A couple of days ago a well-meaning friend linked me to Ian Martin’s latest insufferable word vomit over at Japantimes.com. Martin, like many Internet Critics, lives inside a specific, deeply conservative cultural bubble which, for lack of a better term, I’ll call Fight Club, named after, of course, the book and film of the same title. Inside the Fight Club bubble, rebellious young men are eternally having to prove how hypocritical society and/or women are while a soundtrack of carefully curated classic rock hits plays. Inside the Fight Club bubble, the things that are “good” are the things that hit all the right post-1960s counterculture buzzwords--authentic, original, raw--as well as, by pure coincidence, of course, speaking to the experience of the same white, middle-class dudes who are members of Fight Club.
The problem with Fight Club isn’t that Fight Club was a terrible film (although I found it to be trite) or that white, middle-class dudes shouldn’t have cultural material aimed at them. The problem is that Fight Club dudes think that we’re all inside their bubble, constantly fighting battles against parents and The Man and Our Wives who won’t let us smoke weed in the house, get the day off work because our band is playing, or let us wear our vintage Sonic Youth T-shirt out of the house because it has a hole under the armpit. We’re not. The standards by which Fight Club dudes judge culture are not the ones I use. To me, authentic, original, and raw usually means self-indulgent, borrowing from somebody invisible to society, and suffering from a severe lack of sparkles.
So, you can imagine my frustration at reading the opening line to his piece:
Japan has a drug problem. Everywhere you look — from the creepy, teen-host-club pop of Sexy Zone to the soft-rock balladry of Ikimono Gakari — children are being exposed to music that has been made with no obvious influence from drugs whatsoever.
His thesis is essentially that drugs = counterculture = rebellion = THE TRUTH = rock’n’roll, man. Oh, I’m sorry. I didn’t realize it was still 1967 outside. Seriously? Frank Zappa was more creative and innovative and authentic than most of the other rock musicians of the 60s and 70s and he was total teetotaler. Drugs are not required to either create or enjoy popular music and to insist otherwise by reducing the cultural (and personal) upheaval that fed into the changes in the Beatles music to “drugs” is just really, really facile.
As a graduate of music school, I witnessed firsthand the effects of drugs on music. Musicians who smoke a lot of weed tend to forget they have rehearsal and miss gigs. They also play insufferably long solos. Musicians who do dope have a sad habit of either dying or retreating from the world. Musicians on coke and speed are just obnoxious. I mean, have you heard Oasis’s Be Here Now? It’s not the drugs that make a genius.
I’ll happily admit to Ikimono Gakari being the lamest band of all time and, although I adore them to bits, there is something slightly seedy about Sexy Zone. (Actually, that’s part of the reason why I adore them.) However, the idea that Japan’s pop scene is missing “drugs,” or even, to be generous, authentic, original, and raw rebellion against The Man, speaks more to Martin’s bubble-dwelling than any deficit in the music itself. What he’s really saying here is, “Wah, wah, wah! This doesn’t hit any of my cultural touchstones! I don’t like it!” Just because he doesn’t see the rule-bending wildness in a pop star like Kyary Pamyu Pamyu (which I’ve discussed before) even as she sells mouthwash, that doesn’t make it less present to those who are looking. And nobody who has seen the bizarre film Fantastipo (and the title song of the same name), starring two boy toy idols from the same agency as Sexy Zone, could pretend like nobody involved in the production was smoking weed.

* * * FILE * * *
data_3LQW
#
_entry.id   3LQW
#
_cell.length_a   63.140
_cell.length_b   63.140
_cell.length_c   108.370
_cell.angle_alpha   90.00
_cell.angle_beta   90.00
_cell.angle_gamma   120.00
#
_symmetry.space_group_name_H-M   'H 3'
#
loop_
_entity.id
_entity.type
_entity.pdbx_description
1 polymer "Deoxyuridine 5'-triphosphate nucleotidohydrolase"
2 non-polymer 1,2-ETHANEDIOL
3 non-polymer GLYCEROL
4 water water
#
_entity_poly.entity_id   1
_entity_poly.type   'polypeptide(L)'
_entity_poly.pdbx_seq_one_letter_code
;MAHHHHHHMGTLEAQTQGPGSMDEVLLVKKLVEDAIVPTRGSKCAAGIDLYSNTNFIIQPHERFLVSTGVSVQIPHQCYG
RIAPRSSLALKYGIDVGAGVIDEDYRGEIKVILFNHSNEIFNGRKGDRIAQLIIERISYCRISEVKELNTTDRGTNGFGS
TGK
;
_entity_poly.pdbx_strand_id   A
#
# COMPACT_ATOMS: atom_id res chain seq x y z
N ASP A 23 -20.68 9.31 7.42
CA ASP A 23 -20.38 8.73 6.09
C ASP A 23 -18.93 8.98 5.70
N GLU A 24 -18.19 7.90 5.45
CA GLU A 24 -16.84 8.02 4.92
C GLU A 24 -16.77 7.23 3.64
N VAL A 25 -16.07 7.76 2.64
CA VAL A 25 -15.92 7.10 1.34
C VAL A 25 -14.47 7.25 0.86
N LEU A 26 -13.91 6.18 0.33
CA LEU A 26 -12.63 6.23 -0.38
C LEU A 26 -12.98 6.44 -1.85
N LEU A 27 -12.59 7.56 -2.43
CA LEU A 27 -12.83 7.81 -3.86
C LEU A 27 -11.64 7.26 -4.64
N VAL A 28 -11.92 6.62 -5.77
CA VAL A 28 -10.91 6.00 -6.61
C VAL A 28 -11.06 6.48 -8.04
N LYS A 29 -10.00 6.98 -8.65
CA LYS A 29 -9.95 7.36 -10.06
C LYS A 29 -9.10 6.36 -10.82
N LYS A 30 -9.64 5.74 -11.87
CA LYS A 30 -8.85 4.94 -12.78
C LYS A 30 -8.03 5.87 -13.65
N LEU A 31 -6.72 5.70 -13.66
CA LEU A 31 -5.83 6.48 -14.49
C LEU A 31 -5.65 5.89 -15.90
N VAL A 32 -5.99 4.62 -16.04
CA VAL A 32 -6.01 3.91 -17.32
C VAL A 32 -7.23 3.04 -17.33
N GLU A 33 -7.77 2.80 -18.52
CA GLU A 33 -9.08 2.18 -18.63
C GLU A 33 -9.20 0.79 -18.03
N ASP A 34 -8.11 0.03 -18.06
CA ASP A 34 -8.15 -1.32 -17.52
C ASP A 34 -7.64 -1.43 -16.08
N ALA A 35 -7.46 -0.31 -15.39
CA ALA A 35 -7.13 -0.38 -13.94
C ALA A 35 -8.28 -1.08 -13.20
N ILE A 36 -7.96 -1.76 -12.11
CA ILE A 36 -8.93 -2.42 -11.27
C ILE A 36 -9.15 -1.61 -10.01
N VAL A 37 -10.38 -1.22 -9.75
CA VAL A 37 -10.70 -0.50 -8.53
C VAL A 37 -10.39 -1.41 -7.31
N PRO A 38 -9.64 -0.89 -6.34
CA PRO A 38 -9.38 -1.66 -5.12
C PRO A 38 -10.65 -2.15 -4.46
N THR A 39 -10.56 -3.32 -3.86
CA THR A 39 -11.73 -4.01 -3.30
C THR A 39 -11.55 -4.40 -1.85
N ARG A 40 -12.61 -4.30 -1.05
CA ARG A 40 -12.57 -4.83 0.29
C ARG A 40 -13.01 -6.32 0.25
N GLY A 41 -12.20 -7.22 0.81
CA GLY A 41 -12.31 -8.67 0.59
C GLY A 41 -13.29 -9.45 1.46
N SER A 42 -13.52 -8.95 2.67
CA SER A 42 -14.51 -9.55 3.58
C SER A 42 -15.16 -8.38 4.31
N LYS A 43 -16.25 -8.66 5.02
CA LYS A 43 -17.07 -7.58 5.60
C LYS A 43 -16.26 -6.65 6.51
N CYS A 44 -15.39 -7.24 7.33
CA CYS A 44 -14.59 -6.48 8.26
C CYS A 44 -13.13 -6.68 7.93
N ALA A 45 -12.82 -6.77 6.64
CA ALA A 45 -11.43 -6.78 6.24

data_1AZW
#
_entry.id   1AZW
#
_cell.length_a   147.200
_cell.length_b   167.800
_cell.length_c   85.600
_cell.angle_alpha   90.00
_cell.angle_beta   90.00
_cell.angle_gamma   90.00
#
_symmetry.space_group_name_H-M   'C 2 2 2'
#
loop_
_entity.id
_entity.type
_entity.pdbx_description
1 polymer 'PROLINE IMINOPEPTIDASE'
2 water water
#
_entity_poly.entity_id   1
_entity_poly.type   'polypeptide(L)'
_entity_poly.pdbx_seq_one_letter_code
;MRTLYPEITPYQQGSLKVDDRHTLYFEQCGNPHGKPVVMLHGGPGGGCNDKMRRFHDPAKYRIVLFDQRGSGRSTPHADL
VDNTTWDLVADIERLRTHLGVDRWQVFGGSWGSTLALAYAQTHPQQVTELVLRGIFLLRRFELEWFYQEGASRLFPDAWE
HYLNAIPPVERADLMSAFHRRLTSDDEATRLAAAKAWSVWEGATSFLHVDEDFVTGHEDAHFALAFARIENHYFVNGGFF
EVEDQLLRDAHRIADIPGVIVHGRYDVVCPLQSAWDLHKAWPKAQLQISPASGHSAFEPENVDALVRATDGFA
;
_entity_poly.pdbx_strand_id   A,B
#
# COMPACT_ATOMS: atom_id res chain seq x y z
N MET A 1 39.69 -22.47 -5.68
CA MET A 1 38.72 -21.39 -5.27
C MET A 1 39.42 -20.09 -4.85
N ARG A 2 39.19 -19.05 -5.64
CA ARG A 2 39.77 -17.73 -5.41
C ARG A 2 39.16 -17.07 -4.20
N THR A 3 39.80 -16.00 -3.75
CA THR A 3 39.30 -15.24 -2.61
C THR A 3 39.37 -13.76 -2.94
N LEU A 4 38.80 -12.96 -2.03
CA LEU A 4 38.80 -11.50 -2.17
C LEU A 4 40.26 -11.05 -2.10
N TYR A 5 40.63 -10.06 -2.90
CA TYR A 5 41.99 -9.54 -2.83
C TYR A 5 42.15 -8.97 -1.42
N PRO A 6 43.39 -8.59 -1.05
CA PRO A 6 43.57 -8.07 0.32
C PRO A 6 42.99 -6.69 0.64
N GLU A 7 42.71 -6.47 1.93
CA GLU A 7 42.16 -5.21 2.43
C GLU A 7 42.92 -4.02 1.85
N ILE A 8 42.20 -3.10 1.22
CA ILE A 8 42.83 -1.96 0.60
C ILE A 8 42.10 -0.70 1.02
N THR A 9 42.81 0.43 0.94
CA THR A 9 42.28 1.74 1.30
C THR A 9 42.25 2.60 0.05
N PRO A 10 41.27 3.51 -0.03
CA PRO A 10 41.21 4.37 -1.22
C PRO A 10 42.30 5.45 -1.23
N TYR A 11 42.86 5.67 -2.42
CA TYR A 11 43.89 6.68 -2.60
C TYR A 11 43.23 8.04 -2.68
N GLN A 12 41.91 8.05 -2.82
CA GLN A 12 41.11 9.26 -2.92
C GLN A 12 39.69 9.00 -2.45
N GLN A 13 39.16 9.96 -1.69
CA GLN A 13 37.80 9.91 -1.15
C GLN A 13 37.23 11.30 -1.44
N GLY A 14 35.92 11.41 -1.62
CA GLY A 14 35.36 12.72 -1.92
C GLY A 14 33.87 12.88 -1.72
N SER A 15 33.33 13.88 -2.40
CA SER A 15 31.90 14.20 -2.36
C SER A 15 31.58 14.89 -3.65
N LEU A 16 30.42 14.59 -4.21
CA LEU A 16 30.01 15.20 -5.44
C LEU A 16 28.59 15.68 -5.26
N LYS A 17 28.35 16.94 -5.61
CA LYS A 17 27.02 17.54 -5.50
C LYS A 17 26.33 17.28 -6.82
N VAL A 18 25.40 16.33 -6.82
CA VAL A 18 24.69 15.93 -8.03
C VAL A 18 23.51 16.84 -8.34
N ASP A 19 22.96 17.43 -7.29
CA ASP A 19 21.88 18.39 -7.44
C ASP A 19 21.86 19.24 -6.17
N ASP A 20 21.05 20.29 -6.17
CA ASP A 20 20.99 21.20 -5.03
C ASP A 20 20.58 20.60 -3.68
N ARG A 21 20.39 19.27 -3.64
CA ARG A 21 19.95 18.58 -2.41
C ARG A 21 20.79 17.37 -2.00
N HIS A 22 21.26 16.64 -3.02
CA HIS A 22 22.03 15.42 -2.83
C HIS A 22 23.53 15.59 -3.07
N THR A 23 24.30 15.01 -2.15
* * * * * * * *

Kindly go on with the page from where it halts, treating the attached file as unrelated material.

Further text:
Pop music in Japan, like mass films in India, is ultimately a democratic experience, a group experience. And the Fight Club guys, steeped in their self-indulgent, confessional, inward-looking art, really just don’t get that. Unlike in high art, the relationship that matters here isn’t between the artist and his or her art or even an individual audience member and the art but of the artist to the audience and the audience to each other and all of them experiencing the art together. That’s the whole point of the drawn out hero introduction sequence in mass films. The pause in the narrative for a hero entrance makes no sense if you’re watching a film alone in your living room but in a crowded theater a hero entrance can be a transcendental experience--and one that requires no drugs to participate. The same could be said for Sexy Zone's songs; they have much more meaning inside a mob of fangirls doing the dances at the concerts than on youtube.
I’ll leave you with a quote from the introduction of a book I’m reading at the moment: art critic Jed Perl’s collection Magicians & Charlatans. In his introduction, Perl is lamenting the collapse of the boundaries between high and low in contemporary art world into something he calls ‘laissez-faire aesthetics,’ something I feel strongly parallels what’s happening in Bollywood, but I’ll save that for another day:
“It is the very essence of popular culture that the intense feelings that a song or a movie kick off in us are experience by many other people, almost simultaneously. When somebody refers to “The summer we fell in love and everybody was playing our song,” they are describing one of the essential pop experiences--the sense that the individual is connected with the group.” (p. 21)